The Grenadiers entrained at Winnipeg on October 24, 1941 and their departure was so hurried there was a great deal of confusion, changes having been made in the posting of officers, noncommissioned officers and other ranks. Added to this was the receipt of around 300 reinforcements practically on the day of departure.

Officers and non-coms were, therefore, kept busy on the train, trying to seek out and familiarize themselves with the men for whom they would be individually responsible. Because of this confusion a few of the men strayed from the train at the stations along the line and were left behind.

At last we reached Vancouver, the docks, the smell of the sea. Slowly each man, laden with his full equipment, filed up the gangplank of the New Zealand ship “Awatea” There was a feeling of unrest and uncertainty among the men. A feeling that forces they did not altogether trust were herding them into something they did not understand. Where were they going and why? The Canadian soldier obeys orders much better when he understands their meaning and their significance. To some of the troops all was strange as they had never been on shipboard before.

This feeling of complaint became one of open protest and insubordination when the men saw their living and sleeping quarters. Closely packed between gloomy decks a man could not move from his hammock without disturbing his neighbours and he had to sleep either above or below his dining table. Due to so many closely packed bodies the air was fetid. We all thought the conditions terrible. Little we knew then that within a few weeks we would face conditions that, in comparison, would make the accommodation on the S.S. Awatea a paradise.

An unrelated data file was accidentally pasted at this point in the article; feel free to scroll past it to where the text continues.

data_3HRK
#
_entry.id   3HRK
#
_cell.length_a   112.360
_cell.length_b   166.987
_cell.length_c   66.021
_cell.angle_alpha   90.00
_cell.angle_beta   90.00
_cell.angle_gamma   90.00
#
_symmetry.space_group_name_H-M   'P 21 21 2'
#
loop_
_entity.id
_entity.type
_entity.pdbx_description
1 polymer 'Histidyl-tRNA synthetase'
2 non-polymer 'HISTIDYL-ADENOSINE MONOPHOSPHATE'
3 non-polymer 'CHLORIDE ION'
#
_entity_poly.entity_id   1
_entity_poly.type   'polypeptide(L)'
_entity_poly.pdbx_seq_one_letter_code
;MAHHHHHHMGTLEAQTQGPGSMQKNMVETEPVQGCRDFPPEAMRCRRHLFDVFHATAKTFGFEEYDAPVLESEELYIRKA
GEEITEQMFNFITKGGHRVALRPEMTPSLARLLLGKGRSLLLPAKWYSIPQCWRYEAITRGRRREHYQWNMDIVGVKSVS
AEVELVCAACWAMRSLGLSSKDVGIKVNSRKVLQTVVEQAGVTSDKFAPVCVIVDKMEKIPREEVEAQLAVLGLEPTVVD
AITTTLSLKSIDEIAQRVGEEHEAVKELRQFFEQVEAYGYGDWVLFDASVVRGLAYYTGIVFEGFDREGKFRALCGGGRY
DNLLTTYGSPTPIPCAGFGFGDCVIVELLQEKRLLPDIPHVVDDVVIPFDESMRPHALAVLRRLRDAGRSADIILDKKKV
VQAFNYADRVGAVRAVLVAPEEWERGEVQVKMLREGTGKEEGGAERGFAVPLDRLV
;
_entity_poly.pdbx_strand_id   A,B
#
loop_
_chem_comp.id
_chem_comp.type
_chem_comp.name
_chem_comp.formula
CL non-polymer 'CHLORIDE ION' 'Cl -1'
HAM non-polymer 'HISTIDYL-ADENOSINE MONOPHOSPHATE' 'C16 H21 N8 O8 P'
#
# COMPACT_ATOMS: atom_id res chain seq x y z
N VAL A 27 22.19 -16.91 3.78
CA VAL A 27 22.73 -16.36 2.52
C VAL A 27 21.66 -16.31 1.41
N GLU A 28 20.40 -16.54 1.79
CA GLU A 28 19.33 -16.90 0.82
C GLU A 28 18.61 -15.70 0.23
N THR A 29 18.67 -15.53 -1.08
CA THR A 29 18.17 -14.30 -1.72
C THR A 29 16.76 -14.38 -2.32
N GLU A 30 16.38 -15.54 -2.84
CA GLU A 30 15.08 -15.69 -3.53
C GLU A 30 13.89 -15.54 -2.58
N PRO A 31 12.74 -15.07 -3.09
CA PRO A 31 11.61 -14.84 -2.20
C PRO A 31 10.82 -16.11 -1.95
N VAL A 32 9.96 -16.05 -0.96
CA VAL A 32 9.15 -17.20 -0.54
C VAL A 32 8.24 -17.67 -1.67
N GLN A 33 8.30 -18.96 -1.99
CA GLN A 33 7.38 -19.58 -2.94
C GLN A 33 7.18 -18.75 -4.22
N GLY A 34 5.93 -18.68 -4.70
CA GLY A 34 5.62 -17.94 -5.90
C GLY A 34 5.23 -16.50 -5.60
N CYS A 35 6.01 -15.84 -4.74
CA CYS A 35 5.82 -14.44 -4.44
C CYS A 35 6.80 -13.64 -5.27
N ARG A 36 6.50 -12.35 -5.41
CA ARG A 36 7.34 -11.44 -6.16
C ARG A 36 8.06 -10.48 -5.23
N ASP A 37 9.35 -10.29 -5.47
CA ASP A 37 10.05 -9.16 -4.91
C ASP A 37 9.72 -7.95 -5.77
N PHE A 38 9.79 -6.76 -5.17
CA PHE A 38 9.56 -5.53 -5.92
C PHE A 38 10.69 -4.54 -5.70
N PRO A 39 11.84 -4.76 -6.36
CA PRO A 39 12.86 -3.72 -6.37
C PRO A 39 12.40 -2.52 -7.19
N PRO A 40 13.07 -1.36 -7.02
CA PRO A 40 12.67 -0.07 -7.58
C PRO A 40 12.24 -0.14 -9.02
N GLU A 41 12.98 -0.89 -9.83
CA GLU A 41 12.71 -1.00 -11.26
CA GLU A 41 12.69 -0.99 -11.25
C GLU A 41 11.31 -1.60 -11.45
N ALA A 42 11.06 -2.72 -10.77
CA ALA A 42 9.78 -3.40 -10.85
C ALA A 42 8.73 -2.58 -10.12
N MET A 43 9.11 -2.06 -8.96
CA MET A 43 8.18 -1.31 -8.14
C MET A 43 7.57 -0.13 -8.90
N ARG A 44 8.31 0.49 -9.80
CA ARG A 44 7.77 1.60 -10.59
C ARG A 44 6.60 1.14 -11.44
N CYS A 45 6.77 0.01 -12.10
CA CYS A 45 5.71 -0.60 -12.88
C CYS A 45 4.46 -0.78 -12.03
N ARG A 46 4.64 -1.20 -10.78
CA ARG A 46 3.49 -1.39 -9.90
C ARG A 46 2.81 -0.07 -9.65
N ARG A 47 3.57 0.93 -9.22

The men had observed that the best parts of the ship were allocated to the Officers, who had spacious lounge and dining rooms. Just before the ship sailed the men gathered in groups and voiced their complaints about the set up. Officers and NCOs found it difficult to place responsibility for the unrest and disturbance on any particular individual as those best known to them were usually the best disciplined and behaved. One group of thirty broke ship and was left behind in Vancouver. I wonder how many of these owe their lives to this incident?

On October 27, 1941 the ship sailed. It was misty and damp, typical Vancouver winter weather. We of the Grenadiers, who were accustomed to the sunshine of the prairies, and recently the warmth of Jamaica, were a trifle depressed. There were no flags, no bands, no waving of handkerchiefs, nothing. The ship crept away into the mist, a ghost ship taking the Lost Battalions to their rendezvous with destiny.